Thanks for commenting,

ThirtyWhat said...

Addiction or not ... if we're talking profits, I'd make hay while the sun shines. If I owned the Barrel Head, I'd make the entire place smoking and have the non-smoking be one table in the corner. Then I'd put ads on every Insight station saying, "Do you wanna have a SMOKE with that BEER? Then you need to come to the BARREL HEAD!"

I agree ... a state-wide ban is coming ... but in the meantime, you could sock a lot of money away by making yourself available to the smokers in Springfield.

I don't smoke ... but in "what if" games, I'm a real opportunist.

BlogFreeSpringfield said...

I agree Thirty. Along with your media blitz, I'd dress someone up in a Joe Camel costome and have him stand on Wabash, waving people in. Of course I'd have to be absentee owner because I wouldn't be able to stand being in the place. But my bank is smoke-free.

Thanks for commenting,

Marie said...

You're probably right, TW. But, I have to believe people will rush to the Barrel Head no matter if they have smoking or not. Just because it's been gone so long.

MB, my daughter is a Friday night waitress at a very popular downtown bar. Her take last week was a little less than 20% of what she ususally gets. True. However, there were other factors at play besides the ban: (1) Downtown basically blocked off for the Route 66 Fest, and (2) A problem with the weather. So, she's going to give the ban some time to even out before calls it because of the ban.

BFS, thank you for throwing out such an interesting question.

Laura said...

I'd like to comment on the first half of your post, regarding the up-and-coming Barack Obama family. I agree with the majority of your comments. But I'm not following your beef with the fact that the Obama's claimed an undisclosed amount for child care expenses. I'm not sure why that puts a damper on the story, to use your words.

As a working mom with a demanding work schedule myself, I take exception to your implication that because of their professional success, their children are therefore less important to them than their careers or that they don't spend enough time with their daughters.

Family dynamics are unique,and often surprising. What works for one family may not work for another, but that doesn't mean one scenario is inherently better or more desirable than the other. I am of the belief that outsiders looking in should not presume to know what goes on under another family's roof, even using outward appearances as your clues.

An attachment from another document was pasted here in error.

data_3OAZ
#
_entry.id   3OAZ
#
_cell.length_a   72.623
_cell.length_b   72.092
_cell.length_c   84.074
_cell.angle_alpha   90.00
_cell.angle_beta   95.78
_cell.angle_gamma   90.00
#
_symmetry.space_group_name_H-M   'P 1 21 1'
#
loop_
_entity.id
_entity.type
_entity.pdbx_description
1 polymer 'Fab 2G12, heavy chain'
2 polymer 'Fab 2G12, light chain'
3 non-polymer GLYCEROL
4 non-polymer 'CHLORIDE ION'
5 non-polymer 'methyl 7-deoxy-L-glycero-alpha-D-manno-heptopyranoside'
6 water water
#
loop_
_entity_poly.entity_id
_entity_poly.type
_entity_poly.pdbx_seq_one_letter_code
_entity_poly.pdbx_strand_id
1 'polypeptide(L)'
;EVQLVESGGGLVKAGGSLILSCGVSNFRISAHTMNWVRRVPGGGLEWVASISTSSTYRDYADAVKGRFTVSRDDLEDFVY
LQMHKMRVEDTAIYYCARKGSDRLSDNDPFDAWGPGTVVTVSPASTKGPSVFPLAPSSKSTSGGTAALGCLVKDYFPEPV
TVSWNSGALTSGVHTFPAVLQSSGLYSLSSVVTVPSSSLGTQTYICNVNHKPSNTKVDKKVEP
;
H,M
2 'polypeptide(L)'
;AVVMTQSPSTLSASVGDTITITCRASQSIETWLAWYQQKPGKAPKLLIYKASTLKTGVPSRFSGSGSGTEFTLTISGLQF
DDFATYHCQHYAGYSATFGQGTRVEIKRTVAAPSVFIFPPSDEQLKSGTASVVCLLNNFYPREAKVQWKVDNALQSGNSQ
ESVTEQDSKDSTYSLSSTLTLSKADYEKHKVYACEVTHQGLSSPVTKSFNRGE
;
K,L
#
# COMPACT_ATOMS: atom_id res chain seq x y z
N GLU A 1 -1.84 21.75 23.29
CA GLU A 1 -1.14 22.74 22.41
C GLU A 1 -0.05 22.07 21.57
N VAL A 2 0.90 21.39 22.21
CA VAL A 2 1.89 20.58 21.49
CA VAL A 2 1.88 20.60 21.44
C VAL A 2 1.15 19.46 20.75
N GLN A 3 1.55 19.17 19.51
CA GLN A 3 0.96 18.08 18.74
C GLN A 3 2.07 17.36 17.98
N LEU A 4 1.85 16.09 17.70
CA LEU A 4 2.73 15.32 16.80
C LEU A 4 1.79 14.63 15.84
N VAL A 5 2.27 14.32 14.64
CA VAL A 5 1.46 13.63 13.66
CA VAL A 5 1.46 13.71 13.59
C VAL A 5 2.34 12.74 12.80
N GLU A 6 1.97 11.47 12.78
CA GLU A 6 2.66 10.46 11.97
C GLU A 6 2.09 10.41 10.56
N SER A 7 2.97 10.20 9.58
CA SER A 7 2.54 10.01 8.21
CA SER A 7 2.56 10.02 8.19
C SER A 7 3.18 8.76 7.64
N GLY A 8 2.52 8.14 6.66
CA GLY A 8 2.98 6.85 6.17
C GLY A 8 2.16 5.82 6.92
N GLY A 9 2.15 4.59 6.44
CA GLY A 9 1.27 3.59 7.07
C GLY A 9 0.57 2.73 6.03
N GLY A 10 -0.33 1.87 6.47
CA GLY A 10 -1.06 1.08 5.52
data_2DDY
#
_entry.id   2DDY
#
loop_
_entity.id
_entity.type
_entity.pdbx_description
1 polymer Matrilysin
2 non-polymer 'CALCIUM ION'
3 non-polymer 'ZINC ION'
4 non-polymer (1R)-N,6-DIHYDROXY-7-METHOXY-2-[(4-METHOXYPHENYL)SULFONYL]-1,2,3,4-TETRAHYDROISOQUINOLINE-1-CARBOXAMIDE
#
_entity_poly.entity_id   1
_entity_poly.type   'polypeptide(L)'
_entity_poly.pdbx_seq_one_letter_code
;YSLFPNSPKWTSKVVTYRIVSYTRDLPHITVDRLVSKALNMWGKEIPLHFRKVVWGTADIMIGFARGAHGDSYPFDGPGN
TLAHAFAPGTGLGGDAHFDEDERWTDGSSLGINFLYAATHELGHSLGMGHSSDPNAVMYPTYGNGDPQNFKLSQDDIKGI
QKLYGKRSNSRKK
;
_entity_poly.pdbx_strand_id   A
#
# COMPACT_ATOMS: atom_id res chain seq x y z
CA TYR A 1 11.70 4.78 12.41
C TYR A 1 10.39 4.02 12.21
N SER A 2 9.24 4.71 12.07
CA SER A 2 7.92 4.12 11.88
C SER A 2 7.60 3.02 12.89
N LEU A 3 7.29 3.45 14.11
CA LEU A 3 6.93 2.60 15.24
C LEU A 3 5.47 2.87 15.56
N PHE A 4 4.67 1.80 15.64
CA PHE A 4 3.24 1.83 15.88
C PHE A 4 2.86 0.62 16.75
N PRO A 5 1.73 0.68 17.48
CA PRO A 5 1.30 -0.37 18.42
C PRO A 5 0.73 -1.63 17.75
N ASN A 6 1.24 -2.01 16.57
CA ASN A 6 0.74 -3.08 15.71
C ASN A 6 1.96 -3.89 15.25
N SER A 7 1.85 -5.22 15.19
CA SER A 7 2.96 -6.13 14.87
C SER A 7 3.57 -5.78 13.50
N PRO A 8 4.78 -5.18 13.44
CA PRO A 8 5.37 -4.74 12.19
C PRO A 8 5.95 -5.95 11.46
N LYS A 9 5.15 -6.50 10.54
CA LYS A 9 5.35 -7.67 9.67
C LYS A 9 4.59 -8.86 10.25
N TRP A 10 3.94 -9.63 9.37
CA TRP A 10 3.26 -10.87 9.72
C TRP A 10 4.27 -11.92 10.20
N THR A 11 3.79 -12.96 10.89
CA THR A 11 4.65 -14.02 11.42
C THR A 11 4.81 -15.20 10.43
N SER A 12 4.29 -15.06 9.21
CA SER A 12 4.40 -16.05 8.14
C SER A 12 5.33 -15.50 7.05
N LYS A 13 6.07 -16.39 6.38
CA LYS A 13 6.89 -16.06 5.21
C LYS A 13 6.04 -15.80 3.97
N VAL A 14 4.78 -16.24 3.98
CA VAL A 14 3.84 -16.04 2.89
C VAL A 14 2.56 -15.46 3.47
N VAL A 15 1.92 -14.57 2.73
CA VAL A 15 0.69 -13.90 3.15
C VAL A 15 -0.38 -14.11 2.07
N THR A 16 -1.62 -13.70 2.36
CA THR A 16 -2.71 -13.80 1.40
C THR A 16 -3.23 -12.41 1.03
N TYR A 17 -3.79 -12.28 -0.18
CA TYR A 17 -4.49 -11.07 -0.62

Working parents who are committed to their children can and do raise happy, secure, confident, well-balanced children with whom they share the closest of all bonds. I guess my point is, children of successful parents don't automatically suffer as a result, and children of parents who are home more often don't necessarily have an advantage. It's what each family chooses to make of the time together, and invest into the relationship, that makes the difference.

BlogFreeSpringfield said...


I’m not saying that two working parents can’t be good parents. There is too much evidence to the contrary.

The Obamas aren’t your typical two career family however. As a senator, perhaps the most popular senator in the country, the demands on his time have to be staggering. The trips abroad to sharpen up his foreign policy credentials, the fundraisers on behalf of less popular candidates, media engagements, writing books, all of this on top of his responsibilities as a senator. Granted I’m speculating here, but I wouldn’t think that this is a case where daddy misses an occassional soccer game, but a case where daddy is gone for weeks on end and only home sporadically after that.

As a big shot executive, which I’m presuming based on her salary, Mrs. O is probably putting in 60-80 hour weeks. That doesn’t leave much time to help with the homework.

What I’m inferring from all of this is that nannies are doing a good deal of the child rearing at the Obama house. This I do have a problem with. A successful professional can delegate a good amount of their responsibilities, a good parent shouldn’t. It’s certainly possible to balance parenthood with careers, but when the pendulum swings too far towards the job, the kids lose.

I read a biography recently on Teddy Kennedy that told of how he was shuffled around to boarding schools and otherwise ignored as a child while his father worked to make his older sons kings and his mother spent long vacations in Europe. It was really sad.

Granted I’m speculating here. Maybe Michelle Obamas duties aren’t as demanding, as I presume although I don’t see anyway that the senator can do what he is doing and not miss out on a good deal of his daughters’ lives.

So I wasn’t addressing your situation or that of the millions of other working parents, and I apologize if I gave the wrong impression.

Thanks for commenting,

Anonymous said...

Nannies are kind of a joke.

If you have to pay someone to raise your kids, then don't have kids.

It's as if people who employ nannies view kids as some sort of adorable accessory to be pimped out when the need arises.

Laura said...


Point taken. I might have gotten a little carried away connecting the dots between your thoughts on the Obama's and your attitude toward working parents in general. Of course my job is not nearly as demanding or time-consuming as that of a United States Senator. And I agree with many of your points. I have refused travel requests from my employer, and cost myself a promotion or two, because I don't want to be away from my kids when they are so small.

However, I will stand by one point - I still won't judge how the Obama's raise their kids or the choices they've made because I don't know anything about how they handle their parental role. While their situation may not be what you or I want for our families, maybe it works for them, and their kids.

Anonymous said...

As a non-smoker, its safe to say that I will never be visiting the Barrel Head again. I'm sure it will be intolerable.